“Unpredictable” Does Not Equal “Contingent”
|December 15, 2008||Posted by Barry Arrington under Intelligent Design|
In a previous post JT believes he has crushed the entire ID project by pointing out that: “A process determined entire[ly] by law can have EXTREMELY complex behavior and extremely difficult to predict behavior.”
No one disputes JT’s point, but it is beside the point as far as ID is concerned. JT is making a common error – he is confusing “unpredictable” with “contingent.” They are very different things.
When a bomb explodes the pieces of the bombshell are scattered willy nilly, and it is impossible to predict where any piece will land. Nevertheless, where each and every piece lands is utterly determined by law. In other words, where each piece lands is a function of nothing but the various physical forces acting upon it, which could, in principle, be modeled by a mathematical formula. This is an example of the complex unpredictable behavior resulting from law to which JT alludes.
Contrast the complex unpredictable – but nevertheless determined – behavior of the bombshell with the contingent behavior of an intelligent agent. This sentence that I am writing is an example of contingent behavior. My choice of typing out a certain combination of letters and spaces and not another cannot be accounted for on the basis of any known law. The only way to account for the sentence is as the contingent act of an intelligent agent. I had a choice, and I wrote that sentence instead of another.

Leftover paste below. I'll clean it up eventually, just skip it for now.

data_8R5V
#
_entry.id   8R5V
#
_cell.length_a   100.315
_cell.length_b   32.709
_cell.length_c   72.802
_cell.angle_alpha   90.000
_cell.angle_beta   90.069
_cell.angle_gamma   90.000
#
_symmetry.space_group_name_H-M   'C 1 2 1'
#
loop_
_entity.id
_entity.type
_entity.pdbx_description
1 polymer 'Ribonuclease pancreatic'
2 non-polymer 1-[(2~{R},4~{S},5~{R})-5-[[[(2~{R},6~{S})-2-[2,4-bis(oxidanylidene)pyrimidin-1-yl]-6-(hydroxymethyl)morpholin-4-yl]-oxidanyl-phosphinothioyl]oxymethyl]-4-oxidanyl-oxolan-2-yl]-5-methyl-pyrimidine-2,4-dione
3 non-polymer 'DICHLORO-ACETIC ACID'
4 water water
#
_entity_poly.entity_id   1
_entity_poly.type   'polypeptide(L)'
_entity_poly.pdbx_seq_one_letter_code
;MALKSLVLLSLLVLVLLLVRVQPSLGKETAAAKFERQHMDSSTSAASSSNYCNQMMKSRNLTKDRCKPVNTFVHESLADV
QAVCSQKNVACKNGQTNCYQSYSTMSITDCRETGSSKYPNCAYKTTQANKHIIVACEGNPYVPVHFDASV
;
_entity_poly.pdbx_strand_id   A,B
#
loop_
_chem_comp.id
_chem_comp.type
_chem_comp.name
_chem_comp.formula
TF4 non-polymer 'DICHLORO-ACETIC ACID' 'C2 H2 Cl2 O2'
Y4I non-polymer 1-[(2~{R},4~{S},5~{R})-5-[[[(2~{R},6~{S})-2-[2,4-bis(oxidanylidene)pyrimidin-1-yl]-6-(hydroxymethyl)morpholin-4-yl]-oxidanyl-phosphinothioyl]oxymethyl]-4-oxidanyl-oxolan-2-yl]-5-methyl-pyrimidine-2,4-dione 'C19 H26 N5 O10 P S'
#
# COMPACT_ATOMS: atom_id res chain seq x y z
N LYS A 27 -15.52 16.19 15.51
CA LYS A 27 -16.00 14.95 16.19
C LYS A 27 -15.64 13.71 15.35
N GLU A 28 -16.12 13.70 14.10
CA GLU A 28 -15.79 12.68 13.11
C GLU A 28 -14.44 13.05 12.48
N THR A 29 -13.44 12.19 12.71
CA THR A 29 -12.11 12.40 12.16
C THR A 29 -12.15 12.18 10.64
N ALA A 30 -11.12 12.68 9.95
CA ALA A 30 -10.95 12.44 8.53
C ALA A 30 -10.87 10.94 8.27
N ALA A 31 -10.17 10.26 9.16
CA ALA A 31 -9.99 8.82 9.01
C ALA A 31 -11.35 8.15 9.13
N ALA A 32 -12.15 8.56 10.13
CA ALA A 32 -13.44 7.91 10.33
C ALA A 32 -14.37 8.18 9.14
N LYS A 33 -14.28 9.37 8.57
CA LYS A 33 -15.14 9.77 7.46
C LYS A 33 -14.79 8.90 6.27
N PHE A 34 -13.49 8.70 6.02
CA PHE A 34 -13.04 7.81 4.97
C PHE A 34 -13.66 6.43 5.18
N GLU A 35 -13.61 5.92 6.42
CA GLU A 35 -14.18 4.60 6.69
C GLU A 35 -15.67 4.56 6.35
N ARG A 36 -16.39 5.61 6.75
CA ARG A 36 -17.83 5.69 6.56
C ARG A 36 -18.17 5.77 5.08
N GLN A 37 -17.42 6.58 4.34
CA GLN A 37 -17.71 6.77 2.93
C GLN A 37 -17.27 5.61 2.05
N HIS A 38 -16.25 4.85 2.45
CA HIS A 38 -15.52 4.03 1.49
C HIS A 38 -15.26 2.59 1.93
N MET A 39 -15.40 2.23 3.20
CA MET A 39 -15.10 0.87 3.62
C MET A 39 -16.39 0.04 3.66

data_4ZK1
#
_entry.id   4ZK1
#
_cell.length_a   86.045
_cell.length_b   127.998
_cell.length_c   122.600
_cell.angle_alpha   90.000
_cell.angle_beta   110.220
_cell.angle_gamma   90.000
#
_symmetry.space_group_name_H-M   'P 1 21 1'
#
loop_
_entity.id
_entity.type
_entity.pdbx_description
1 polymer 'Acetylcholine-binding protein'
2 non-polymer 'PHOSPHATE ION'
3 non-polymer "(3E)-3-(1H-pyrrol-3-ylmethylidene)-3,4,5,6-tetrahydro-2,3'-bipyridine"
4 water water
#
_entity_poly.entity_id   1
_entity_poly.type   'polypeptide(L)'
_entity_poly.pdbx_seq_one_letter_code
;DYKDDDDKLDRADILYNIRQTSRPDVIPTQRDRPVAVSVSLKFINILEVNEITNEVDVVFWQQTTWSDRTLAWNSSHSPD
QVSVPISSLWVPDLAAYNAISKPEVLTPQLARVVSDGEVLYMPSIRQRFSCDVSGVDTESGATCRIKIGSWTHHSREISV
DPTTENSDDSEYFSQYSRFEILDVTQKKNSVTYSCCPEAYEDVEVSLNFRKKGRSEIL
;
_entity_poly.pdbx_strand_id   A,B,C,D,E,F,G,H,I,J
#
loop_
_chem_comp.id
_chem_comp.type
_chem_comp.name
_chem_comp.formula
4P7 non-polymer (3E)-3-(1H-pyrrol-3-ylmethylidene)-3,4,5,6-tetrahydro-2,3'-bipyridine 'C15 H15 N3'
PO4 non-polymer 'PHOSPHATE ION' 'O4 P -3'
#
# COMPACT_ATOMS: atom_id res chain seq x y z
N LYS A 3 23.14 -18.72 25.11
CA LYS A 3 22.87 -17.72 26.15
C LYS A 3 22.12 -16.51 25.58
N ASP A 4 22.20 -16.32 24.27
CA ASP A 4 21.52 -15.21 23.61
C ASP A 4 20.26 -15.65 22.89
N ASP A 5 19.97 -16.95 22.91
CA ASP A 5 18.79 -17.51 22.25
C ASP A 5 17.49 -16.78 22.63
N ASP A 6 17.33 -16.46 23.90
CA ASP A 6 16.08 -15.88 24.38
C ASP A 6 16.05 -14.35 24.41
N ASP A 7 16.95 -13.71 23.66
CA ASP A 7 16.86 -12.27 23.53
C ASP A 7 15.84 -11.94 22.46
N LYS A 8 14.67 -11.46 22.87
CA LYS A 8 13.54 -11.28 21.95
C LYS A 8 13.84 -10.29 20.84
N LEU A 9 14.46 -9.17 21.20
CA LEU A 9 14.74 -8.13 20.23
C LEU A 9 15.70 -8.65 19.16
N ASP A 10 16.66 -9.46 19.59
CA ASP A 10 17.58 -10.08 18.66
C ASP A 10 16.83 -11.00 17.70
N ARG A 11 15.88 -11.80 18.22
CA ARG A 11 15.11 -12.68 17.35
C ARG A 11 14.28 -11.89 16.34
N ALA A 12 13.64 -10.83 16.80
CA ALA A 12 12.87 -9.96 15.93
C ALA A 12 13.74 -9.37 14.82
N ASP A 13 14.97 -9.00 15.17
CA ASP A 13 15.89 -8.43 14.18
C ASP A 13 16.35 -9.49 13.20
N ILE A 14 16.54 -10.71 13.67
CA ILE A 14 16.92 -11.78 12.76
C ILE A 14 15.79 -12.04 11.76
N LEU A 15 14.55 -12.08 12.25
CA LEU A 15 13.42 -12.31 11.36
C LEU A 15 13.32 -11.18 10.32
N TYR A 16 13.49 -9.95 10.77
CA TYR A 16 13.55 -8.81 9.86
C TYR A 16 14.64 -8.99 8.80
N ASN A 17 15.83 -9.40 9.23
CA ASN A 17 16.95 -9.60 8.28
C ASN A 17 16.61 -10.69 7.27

Now JT might counter that I only believe I had a choice in writing that sentence, that my consciousness is an illusion, and that my actions were governed by law as surely as the flight of the pieces of bombshell. Well that’s the question isn’t it. JT – and other materialists – do not know that my consciousness (and theirs) is an illusion. They merely assert it, and until they can provide evidence (and by “evidence” I do not mean the recitation of their metaphysical tropes), that the seemingly self evident fact that I am conscious is not after all a fact, I will go on believing it. What is more (and this is very amusing) so will they. In other words, materialists struggle to prove that which they do not really believe. Every one of them knows he is a conscious agent, and why they attempt to prove that which they know for a certain fact not to be the case is a mystery.
Later JT wrote: “And for the record, I generally put ‘mind’ in quotes when referring to the ID concept of it and don’t use the term much at all, because of the potential for confusion.”
One wonders what JT meant by “I,” in that sentence, because if, as he says, the mind does not exist, the concept of “I” has no meaning, so it seems to me that it would make more sense for him to put irony quotes around “I” and not “mind.” This, of course, is just another example of how the materialist is forced to affirm the non-materialist case in the very act of attempting to refute it.